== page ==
That phone number gave Pearl a connection that she desperately needed - and left the reader feeling better about things and not so hopeless about Pearl's plight.

Here, then, is the revised ending, as it was published:
She opened the scrap of paper and squinted at it in the glow of the dashboard lights. "Ivy Patterson" was scrawled in big, hurried letters. Underneath, circled in red, was a phone number. Pearl closed her eyes and said the numbers in her head again and again and again and again. She put the envelope back in the shoebox. Ruby droned on and on. "Wait till you see..." "You're gonna love..." "I was thinking we could..." But Pearl wasn't listening. She hugged the shoebox, thinking maybe she could already feel that hope starting to grow inside her. Then she whispered Ivy's phone number over and over while she stared out at the dark road ahead.

Here are some of the reviews:

"O'Connor provides no magical happy ending for Moonpie and Ivy, but it is a hopeful one."

"What I most admire here is the author's courage with the plot, particularly the ending..."

"...the ending was very brave, tinted with hope but with the weight of reality hanging heavy within. I admire that [she] didn't tie it up with any pretty ribbons."

And two reviews from children:

"I hope you all have a chance to read it because I thought it was great even though at the end it's very sad. At the end I loved it"

"The ending, although not happily-ever-after style, left me feeling good."

So there - saved by an editor.

Monday, December 17, 2007

Taking their dictionaries to lunch? !

A letter I just received from a school librarian:

I just thought I would pass along to you what we are doing for a culminating activity. We are going to have a spelling bee in the same fashion described in the book. I am culling all the words from the book. Since we are only about an hour away from Disney World, the prize was going to be an adult and child’s ticket to the park. However, it proved to be too expensive, so the prize will be a bundle of books, including your How to Steal a Dog, and Me and Rupert.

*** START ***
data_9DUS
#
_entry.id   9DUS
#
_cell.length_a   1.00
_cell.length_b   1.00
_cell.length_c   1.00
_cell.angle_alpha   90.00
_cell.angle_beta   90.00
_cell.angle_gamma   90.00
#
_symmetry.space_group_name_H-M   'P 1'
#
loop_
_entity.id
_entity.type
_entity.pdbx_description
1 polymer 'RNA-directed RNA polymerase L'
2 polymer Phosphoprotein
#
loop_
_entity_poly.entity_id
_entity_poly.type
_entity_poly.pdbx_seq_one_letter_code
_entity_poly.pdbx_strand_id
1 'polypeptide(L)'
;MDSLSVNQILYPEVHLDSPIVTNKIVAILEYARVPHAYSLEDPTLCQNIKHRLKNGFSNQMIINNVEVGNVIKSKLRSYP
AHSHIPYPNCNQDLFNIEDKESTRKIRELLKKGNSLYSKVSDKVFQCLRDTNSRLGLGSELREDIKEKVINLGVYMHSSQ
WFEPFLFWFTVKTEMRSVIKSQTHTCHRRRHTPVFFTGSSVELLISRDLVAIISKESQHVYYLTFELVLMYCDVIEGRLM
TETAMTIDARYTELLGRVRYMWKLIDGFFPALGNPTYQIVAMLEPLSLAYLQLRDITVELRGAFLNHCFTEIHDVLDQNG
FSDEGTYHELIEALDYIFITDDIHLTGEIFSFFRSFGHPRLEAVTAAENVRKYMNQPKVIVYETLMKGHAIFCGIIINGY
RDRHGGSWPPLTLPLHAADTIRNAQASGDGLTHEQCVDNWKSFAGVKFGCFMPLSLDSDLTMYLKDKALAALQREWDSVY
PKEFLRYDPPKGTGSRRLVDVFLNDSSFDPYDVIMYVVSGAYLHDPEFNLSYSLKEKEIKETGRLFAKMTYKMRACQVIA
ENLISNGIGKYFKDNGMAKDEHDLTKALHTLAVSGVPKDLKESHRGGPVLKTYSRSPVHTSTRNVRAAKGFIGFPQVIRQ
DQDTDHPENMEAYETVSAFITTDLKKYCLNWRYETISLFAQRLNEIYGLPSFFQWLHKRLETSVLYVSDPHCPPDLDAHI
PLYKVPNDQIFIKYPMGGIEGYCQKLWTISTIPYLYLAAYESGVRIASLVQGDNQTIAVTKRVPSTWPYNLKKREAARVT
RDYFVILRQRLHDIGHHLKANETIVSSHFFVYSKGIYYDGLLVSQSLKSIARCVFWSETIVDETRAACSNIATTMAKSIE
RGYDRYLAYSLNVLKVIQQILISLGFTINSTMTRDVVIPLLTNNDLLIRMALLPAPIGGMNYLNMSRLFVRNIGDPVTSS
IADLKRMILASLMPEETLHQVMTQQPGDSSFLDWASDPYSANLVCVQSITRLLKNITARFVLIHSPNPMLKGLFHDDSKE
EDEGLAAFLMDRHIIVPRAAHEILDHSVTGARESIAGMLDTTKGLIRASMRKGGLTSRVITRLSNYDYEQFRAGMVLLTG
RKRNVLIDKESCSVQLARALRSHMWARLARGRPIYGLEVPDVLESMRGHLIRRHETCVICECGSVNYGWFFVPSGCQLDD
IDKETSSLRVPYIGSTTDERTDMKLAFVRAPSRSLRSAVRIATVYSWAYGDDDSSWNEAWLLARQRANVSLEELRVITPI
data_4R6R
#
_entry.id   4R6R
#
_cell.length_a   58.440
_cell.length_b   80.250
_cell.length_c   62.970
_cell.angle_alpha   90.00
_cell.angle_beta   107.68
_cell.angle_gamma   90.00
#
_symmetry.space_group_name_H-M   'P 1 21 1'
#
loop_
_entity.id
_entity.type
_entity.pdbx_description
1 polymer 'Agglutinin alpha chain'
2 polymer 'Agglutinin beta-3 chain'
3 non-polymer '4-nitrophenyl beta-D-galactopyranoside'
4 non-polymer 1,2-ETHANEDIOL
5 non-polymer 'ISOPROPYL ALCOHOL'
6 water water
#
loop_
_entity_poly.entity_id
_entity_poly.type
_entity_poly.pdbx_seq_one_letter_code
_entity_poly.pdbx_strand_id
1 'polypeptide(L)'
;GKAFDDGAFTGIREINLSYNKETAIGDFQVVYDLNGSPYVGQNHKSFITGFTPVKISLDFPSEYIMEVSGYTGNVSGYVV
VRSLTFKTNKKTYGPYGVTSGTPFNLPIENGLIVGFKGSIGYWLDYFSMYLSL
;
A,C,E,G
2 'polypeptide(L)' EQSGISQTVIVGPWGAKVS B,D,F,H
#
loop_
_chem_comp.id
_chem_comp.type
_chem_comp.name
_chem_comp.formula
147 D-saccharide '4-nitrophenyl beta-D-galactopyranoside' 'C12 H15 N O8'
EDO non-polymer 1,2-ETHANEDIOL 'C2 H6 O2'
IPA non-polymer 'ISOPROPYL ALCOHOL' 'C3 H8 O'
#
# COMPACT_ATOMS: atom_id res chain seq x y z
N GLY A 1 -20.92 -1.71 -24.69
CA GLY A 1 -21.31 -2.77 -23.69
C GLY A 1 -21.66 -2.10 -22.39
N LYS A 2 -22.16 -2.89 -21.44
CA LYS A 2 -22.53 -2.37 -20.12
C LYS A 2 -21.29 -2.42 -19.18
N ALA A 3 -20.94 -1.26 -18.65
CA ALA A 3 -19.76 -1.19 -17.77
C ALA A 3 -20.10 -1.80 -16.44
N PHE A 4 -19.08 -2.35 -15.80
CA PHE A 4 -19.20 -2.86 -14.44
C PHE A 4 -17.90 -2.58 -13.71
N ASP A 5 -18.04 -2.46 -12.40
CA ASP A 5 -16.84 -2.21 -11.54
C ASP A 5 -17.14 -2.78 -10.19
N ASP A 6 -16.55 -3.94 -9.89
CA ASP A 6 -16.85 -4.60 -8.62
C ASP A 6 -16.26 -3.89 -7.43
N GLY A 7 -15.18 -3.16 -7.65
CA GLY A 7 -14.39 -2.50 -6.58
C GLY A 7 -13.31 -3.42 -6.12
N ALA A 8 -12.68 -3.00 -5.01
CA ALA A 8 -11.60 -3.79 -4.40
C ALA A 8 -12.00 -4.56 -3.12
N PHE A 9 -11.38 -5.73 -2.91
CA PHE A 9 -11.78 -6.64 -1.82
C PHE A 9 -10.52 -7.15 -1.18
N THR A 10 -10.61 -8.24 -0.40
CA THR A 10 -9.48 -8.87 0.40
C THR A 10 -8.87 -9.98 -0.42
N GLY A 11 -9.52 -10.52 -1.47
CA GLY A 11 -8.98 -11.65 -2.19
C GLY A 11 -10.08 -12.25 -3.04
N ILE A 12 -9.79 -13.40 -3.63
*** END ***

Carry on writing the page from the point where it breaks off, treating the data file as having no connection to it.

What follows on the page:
One of the 3rd grade teachers has been stressing all year because her students are not progressing very quickly. Today she said she has four teams who are so excited about the spelling bee they are taking the dictionary to lunch with them to study words. I think this is very exciting and tangible way in which your book has inspired our students.

Saturday, December 15, 2007

Friday, December 14, 2007

Tidy little sentences

Anyone who knows me knows my passion for organization.

So it would come as no surprise that as a child, I LOVED diagramming sentences. (We called it "parsing.")

Oh, the joy of it - all those little lines!

A place for every word and every word in its place.

So I was delighted to come across Sister Bernadette's Barking Dog: The Quirky History and Lost Art of Diagramming Sentences by Kitty Burns Florey.

There's the simple little sentence:

The dog barked.

Then we get more complicated:

Mildred is a good dog but maybe she needs obedience school or some plain old-fashioned discipline.

THEN, hold onto your hats....check out this one:

I must make myself strong for the knocks that are to come, for no matter what you tell me something in me says that life for me holds more knocks than joys, and the blows will leave me crushed, stunned, wild-eyed and ready to die, while the joys will make me deliriously, wildly, gloriously happy.

Thursday, December 13, 2007

The post wherein I explain chicken hair

Yesterday I showed you a photo of me discussing chicken hair with a group of students. (See below.)

Let me explain.

Like all writers, I often read or hear something that I file away, sometimes subconsciously....a name, a phrase, an object, etc.